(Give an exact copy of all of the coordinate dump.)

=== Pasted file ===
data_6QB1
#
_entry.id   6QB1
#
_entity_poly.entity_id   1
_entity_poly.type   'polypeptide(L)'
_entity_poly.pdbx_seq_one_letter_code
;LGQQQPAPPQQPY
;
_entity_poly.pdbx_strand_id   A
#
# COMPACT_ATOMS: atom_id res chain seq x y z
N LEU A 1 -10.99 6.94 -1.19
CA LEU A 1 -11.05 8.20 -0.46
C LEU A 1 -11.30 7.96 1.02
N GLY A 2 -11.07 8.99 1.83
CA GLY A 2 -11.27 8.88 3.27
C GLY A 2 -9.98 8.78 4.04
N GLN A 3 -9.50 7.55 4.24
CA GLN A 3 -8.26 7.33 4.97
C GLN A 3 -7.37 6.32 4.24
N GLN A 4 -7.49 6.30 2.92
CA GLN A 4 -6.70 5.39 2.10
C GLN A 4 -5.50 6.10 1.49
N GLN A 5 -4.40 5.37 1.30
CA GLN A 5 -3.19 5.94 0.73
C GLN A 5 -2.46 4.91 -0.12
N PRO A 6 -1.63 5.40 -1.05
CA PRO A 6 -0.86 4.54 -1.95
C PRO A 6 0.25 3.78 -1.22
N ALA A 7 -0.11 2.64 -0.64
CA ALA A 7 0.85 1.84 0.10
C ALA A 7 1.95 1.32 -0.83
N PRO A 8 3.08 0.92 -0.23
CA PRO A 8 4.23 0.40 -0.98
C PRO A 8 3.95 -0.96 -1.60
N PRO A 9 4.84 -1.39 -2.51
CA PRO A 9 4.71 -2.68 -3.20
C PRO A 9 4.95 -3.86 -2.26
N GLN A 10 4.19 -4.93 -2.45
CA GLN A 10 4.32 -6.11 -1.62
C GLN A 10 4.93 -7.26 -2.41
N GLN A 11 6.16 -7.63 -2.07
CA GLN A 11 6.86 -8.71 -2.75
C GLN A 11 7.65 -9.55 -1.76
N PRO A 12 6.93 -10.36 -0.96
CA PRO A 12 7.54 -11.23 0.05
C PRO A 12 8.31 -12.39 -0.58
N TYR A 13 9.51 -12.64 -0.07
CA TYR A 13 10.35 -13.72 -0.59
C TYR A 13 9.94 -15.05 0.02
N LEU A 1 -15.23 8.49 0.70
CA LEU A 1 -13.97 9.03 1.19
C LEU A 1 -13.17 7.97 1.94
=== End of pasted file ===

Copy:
data_6QB1
#
_entry.id   6QB1
#
_entity_poly.entity_id   1
_entity_poly.type   'polypeptide(L)'
_entity_poly.pdbx_seq_one_letter_code
;LGQQQPAPPQQPY
;
_entity_poly.pdbx_strand_id   A
#
# COMPACT_ATOMS: atom_id res chain seq x y z
N LEU A 1 -10.99 6.94 -1.19
CA LEU A 1 -11.05 8.20 -0.46
C LEU A 1 -11.30 7.96 1.02
N GLY A 2 -11.07 8.99 1.83
CA GLY A 2 -11.27 8.88 3.27
C GLY A 2 -9.98 8.78 4.04
N GLN A 3 -9.50 7.55 4.24
CA GLN A 3 -8.26 7.33 4.97
C GLN A 3 -7.37 6.32 4.24
N GLN A 4 -7.49 6.30 2.92
CA GLN A 4 -6.70 5.39 2.10
C GLN A 4 -5.50 6.10 1.49
N GLN A 5 -4.40 5.37 1.30
CA GLN A 5 -3.19 5.94 0.73
C GLN A 5 -2.46 4.91 -0.12
N PRO A 6 -1.63 5.40 -1.05
CA PRO A 6 -0.86 4.54 -1.95
C PRO A 6 0.25 3.78 -1.22
N ALA A 7 -0.11 2.64 -0.64
CA ALA A 7 0.85 1.84 0.10
C ALA A 7 1.95 1.32 -0.83
N PRO A 8 3.08 0.92 -0.23
CA PRO A 8 4.23 0.40 -0.98
C PRO A 8 3.95 -0.96 -1.60
N PRO A 9 4.84 -1.39 -2.51
CA PRO A 9 4.71 -2.68 -3.20
C PRO A 9 4.95 -3.86 -2.26
N GLN A 10 4.19 -4.93 -2.45
CA GLN A 10 4.32 -6.11 -1.62
C GLN A 10 4.93 -7.26 -2.41
N GLN A 11 6.16 -7.63 -2.07
CA GLN A 11 6.86 -8.71 -2.75
C GLN A 11 7.65 -9.55 -1.76
N PRO A 12 6.93 -10.36 -0.96
CA PRO A 12 7.54 -11.23 0.05
C PRO A 12 8.31 -12.39 -0.58
N TYR A 13 9.51 -12.64 -0.07
CA TYR A 13 10.35 -13.72 -0.59
C TYR A 13 9.94 -15.05 0.02
N LEU A 1 -15.23 8.49 0.70
CA LEU A 1 -13.97 9.03 1.19
C LEU A 1 -13.17 7.97 1.94